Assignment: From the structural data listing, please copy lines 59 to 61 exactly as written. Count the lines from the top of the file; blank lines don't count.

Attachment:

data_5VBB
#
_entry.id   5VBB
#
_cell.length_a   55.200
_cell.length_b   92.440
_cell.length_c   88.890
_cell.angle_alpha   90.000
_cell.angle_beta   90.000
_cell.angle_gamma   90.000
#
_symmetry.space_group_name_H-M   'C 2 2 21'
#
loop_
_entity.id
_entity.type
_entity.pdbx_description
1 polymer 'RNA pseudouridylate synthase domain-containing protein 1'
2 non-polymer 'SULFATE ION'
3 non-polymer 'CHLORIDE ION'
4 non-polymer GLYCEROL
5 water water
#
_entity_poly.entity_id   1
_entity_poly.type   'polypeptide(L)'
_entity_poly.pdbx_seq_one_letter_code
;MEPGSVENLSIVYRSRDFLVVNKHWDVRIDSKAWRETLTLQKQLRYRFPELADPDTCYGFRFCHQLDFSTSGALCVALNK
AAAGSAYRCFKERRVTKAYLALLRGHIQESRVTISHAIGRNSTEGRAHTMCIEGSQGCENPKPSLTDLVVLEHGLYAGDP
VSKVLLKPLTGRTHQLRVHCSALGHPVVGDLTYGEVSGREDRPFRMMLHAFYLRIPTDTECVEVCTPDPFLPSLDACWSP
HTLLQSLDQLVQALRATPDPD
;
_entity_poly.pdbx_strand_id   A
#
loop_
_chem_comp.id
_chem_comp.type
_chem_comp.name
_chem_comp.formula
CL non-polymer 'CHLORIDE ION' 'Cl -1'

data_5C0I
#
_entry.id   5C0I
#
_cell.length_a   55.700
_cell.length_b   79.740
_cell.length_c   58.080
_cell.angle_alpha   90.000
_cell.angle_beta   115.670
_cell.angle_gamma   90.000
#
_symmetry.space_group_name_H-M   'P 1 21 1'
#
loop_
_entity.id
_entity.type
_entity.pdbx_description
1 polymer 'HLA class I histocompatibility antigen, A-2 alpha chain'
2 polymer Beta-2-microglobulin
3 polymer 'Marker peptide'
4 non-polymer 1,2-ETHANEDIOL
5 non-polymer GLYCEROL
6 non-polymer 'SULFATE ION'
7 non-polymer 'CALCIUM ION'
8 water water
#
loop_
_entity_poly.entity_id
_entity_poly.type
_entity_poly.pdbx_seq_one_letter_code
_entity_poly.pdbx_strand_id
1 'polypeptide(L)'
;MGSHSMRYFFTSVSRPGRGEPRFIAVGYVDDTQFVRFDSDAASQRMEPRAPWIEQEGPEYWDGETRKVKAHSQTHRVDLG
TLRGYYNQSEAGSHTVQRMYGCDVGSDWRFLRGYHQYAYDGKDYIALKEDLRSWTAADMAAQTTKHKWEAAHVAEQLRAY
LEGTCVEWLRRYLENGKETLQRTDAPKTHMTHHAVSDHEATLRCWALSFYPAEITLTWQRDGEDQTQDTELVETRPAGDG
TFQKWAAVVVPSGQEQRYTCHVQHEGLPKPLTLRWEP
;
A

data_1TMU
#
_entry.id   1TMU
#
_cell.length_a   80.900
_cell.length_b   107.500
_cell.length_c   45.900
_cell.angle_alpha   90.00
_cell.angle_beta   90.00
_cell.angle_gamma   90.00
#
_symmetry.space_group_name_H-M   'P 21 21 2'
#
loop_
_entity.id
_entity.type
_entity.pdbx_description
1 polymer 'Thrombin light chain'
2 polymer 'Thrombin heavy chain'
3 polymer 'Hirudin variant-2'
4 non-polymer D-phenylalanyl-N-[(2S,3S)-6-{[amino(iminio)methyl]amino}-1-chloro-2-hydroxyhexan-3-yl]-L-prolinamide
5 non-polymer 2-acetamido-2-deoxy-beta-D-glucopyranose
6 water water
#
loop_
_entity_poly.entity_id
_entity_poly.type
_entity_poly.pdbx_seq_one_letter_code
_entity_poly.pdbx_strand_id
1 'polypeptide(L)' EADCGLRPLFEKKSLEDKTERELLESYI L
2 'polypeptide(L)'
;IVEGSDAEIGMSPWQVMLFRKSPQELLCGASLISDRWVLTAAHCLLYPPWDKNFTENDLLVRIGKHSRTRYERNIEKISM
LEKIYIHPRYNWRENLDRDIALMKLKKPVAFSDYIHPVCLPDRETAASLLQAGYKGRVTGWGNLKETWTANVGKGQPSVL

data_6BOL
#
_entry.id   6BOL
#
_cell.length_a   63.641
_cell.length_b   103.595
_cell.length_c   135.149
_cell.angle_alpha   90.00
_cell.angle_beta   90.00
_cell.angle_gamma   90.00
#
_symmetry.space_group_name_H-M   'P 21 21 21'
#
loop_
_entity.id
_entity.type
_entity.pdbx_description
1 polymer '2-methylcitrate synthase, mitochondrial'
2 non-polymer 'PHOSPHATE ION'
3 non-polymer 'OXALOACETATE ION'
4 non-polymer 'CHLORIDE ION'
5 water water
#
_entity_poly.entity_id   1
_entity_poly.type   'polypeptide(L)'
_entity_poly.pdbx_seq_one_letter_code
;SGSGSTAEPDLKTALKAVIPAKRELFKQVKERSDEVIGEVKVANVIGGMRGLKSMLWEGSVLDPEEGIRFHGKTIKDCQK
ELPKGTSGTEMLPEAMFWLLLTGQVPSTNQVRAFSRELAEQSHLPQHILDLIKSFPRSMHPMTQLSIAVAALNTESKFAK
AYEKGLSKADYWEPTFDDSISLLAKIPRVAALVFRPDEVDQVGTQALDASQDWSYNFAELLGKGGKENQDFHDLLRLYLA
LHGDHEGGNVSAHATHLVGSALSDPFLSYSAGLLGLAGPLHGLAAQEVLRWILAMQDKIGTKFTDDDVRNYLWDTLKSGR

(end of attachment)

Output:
3 polymer 'Marker peptide'
4 non-polymer 1,2-ETHANEDIOL
5 non-polymer GLYCEROL